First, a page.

Distributed ledger technology – i.e., blockchain – is increasingly more pervasive in enterprise settings. Human resources (HR) is an extremely viable playground for blockchain.
What is Blockchain in HR?
Blockchain is a distributed, immutable ledger that enables the recording of transactions and the monitoring of commodities in a business network. Intangible assets include intellectual property (IP), copyrights, patents, and brand recognition. Tangible assets include a house, car, currency, and territory. On a blockchain network, almost anything that is valuable can be observed and traded, reducing risk and costs for every party involved.
Human resources (HR) is an information-driven function. The more quickly and accurately it gets received, the better. Since it offers instantaneous, shared, and entirely open data recorded on a permanent ledger that can only be accessed by authorized network members, blockchain is an excellent choice for disseminating this information.
A blockchain network can monitor orders, payroll administration, user accounts, and employee documentation, among many other things.
How Does Blockchain in HR Work?
To understand how it works in HR, we need to first break down the three steps of blockchain’s functionality:
- Activity is recorded as a block of data: The data block will record the information you’re selecting, including who, what, when, where, and when and what amount, and any condition, like an employee’s temperature, when they resume office after COVID.
- Multiple blocks are connected together: These segments constitute a data chain. They confirm the precise time and succession of events, and the blocks interlock safely. This implies that no block can be modified or inserted between existing blocks.
- The blocks form an irreversible chain: Each additional block reinforces the authenticity of the preceding block and, by implication, the entire blockchain. This makes the blockchain unchangeable. There is no likelihood of interference by someone with malicious intent, creating a reliable ledger of HR operations.
Gartner forecasts that blockchain technology will generate $3,1 trillion in terms of business value by 2030. This not only includes financial services on blockchain, such as cryptocurrency, but also value generated from the transformation of business activities like HR.
Blockchain Solves Real-world HR Problems
The role of blockchain in HR is massive, as it could address some of the industry’s pressing issues. HR leaders need to zoom out and consider the business benefits of blockchain instead of only the technical intricacies of how it works. Potentially, we are looking at blockchain-based HR solutions that could improve:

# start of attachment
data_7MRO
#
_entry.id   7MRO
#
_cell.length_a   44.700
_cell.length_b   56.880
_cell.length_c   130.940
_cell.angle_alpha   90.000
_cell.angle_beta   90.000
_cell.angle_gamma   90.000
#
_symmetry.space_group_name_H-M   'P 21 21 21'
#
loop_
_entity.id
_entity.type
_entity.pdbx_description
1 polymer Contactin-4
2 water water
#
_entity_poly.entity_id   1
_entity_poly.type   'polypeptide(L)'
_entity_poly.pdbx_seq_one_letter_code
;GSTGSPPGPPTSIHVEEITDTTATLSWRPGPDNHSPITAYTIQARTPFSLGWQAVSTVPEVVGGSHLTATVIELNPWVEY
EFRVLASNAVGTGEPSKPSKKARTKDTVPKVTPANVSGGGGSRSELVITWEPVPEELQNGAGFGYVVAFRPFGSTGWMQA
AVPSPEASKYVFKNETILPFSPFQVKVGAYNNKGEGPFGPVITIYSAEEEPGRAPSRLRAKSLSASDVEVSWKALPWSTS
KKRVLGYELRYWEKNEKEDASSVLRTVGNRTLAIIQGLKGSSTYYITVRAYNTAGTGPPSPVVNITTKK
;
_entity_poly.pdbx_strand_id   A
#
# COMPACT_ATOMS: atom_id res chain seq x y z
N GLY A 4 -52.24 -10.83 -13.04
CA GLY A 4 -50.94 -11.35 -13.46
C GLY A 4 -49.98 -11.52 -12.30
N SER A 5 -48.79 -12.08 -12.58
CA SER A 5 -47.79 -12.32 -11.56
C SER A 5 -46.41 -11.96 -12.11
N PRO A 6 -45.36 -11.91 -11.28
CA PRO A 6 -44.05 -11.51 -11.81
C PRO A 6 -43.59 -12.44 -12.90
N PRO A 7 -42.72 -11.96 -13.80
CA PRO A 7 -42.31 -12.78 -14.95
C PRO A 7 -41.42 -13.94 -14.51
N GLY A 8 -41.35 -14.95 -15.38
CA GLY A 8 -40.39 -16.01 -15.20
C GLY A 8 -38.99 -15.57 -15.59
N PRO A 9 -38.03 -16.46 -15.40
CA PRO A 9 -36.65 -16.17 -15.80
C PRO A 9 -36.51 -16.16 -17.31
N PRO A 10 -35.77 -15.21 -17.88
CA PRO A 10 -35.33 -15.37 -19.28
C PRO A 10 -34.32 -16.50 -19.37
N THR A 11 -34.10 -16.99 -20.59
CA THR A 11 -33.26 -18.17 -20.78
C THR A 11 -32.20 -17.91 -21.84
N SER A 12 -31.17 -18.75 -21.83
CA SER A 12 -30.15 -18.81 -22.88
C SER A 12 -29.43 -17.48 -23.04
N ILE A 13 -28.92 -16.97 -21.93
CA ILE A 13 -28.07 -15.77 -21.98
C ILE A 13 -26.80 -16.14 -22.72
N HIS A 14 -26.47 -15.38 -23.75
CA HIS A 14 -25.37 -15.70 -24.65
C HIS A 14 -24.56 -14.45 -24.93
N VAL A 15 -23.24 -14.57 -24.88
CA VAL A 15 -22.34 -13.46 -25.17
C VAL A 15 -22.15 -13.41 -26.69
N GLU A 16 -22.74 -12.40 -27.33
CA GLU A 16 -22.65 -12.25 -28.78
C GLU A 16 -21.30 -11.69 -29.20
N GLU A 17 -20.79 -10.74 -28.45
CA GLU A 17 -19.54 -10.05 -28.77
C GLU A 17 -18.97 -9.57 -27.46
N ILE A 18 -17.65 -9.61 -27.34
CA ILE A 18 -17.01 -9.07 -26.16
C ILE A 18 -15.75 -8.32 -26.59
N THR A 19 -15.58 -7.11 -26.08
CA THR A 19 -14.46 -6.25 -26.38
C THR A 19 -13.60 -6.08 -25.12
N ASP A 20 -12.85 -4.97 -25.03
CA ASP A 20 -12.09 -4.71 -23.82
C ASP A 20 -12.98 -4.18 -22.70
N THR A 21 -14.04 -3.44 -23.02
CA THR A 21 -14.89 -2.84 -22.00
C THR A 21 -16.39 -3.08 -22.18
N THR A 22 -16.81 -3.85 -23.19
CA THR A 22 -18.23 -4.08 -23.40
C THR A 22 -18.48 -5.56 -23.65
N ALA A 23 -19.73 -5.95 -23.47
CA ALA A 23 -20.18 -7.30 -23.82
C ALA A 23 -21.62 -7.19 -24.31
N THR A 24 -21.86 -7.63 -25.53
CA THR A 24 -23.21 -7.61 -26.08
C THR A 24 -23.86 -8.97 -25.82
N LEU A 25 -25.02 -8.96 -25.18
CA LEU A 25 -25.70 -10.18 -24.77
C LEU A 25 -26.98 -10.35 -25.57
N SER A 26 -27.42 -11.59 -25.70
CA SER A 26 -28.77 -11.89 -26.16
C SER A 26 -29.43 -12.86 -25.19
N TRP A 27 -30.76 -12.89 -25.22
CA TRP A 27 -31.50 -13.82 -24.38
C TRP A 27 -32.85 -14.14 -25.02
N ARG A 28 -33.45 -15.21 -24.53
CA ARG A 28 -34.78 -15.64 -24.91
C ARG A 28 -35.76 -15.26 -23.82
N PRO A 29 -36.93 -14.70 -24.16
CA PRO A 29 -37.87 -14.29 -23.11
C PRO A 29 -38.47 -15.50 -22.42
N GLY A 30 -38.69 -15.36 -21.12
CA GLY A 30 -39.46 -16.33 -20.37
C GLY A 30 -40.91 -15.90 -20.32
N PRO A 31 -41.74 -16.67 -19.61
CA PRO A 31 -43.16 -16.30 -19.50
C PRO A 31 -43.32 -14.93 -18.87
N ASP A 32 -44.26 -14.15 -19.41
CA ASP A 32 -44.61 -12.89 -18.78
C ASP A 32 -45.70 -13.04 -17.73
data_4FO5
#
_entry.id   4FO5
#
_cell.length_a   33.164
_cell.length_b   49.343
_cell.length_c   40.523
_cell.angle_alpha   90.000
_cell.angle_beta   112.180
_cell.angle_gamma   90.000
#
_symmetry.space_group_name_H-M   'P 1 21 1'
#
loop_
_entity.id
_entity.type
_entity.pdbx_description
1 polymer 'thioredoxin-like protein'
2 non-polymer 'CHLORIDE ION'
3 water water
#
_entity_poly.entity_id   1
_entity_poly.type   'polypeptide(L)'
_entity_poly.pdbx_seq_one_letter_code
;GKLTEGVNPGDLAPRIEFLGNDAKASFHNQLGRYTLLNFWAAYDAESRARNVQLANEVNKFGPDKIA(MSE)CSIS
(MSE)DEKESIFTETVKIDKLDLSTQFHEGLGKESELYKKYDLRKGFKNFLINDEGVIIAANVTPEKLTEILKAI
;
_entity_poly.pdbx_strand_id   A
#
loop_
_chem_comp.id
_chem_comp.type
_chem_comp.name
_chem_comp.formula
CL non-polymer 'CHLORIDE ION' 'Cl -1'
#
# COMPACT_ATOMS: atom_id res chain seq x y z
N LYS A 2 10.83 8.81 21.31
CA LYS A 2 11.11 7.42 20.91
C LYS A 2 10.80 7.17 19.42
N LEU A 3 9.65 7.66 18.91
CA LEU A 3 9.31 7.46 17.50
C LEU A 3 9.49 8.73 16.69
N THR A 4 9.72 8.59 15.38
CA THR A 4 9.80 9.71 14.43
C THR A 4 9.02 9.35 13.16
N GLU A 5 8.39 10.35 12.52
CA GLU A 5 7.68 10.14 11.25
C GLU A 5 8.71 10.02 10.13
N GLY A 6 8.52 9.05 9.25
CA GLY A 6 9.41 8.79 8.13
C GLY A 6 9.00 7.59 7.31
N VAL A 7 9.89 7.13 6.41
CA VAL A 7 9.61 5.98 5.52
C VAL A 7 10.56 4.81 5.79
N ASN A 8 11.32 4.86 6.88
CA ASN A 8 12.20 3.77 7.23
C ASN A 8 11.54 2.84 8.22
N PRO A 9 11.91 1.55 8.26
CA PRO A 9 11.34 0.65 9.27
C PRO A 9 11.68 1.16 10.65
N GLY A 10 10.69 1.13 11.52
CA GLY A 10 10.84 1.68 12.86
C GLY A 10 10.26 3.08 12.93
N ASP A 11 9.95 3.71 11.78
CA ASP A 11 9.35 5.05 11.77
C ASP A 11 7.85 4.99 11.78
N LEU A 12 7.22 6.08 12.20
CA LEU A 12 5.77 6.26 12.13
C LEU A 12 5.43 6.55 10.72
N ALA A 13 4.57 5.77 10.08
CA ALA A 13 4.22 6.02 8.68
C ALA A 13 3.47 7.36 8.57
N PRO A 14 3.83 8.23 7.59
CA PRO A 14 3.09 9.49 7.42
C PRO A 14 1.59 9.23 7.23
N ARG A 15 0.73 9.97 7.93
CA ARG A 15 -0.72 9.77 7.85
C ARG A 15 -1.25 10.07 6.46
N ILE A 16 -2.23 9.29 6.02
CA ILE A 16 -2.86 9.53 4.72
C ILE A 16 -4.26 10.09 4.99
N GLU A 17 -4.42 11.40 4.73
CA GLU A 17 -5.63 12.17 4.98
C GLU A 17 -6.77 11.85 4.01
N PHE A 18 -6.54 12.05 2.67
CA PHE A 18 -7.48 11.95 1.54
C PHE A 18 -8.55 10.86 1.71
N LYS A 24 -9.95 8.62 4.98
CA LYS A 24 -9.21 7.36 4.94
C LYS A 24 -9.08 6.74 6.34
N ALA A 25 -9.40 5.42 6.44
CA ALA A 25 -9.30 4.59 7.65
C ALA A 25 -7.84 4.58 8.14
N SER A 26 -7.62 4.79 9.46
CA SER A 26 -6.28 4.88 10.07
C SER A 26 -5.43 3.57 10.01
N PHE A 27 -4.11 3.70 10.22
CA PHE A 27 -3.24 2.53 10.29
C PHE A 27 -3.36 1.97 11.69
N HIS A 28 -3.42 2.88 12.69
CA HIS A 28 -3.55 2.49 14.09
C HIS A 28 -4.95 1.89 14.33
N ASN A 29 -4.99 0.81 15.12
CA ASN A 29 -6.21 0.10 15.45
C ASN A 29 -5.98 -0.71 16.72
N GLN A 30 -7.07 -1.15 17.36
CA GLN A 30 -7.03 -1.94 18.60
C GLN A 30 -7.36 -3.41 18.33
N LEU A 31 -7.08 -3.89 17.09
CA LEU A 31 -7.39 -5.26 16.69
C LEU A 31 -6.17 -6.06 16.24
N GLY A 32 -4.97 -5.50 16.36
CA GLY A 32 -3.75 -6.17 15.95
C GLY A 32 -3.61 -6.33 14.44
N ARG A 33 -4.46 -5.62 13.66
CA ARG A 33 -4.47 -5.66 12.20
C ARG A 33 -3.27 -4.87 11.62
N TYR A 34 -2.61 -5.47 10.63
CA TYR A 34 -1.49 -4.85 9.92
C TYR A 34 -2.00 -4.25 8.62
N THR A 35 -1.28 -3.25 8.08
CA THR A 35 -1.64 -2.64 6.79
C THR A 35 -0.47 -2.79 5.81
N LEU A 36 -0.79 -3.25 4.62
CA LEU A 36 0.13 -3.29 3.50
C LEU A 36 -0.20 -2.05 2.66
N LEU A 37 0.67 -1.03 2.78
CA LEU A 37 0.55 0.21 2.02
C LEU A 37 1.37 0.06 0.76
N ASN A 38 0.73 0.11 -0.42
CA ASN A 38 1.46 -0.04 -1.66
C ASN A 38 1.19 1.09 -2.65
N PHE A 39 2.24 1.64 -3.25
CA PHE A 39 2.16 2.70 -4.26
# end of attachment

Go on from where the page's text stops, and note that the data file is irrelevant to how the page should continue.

- The talent supply chain: Regarding recruitment and employment, the availability of data on existing staff members who might be appropriate for a certain task – is limited, and pairing is ineffective. Consequently, employers pay 15% to 30% of contractual expenses to intermediaries.
- Payment delays: Due to unreliable supply chains and delivery systems, suppliers, contractors, consultants, and freelancers are often stuck waiting several months for payment. This is not only frustrating for everyone involved, but it additionally has a detrimental impact on the long-term sustainability of businesses.
- Fraudulent CVs: There is little trust in the identity and qualifications of applicants, and it is common knowledge that many candidates falsify their data or credentials on their CVs. This is often exacerbated due to layoffs and poor macroeconomic conditions.
- Centralized data and a lack of trust: Job forums and platforms such as LinkedIn make the search process simpler, but digitalization has a long way to go. Currently, employees are careful with their personal information, which may limit HR accessibility.
- The rise of the gig economy: It is now a developing trend for individuals to decline permanent employment and work contracts. HR teams need to find a way to orchestrate their gig workforce; otherwise, they could miss out on a major piece of the global talent pie.
Use Cases of Blockchain in Human Resources
Thanks to its immutable data structure and decentralized storage, blockchain can be used for a number of key HR applications. These include:
1. Streamlining talent sourcing
Recruitment can be a lengthy and time-consuming process, which is why many businesses choose to hire new employees via third-party agencies. However, this decision can often be exorbitant. In the interim, Blockchain technology can address this issue by allowing recruiters to verify applicants’ information in a far more brief period of time – practically in real-time – compared to conventional verification.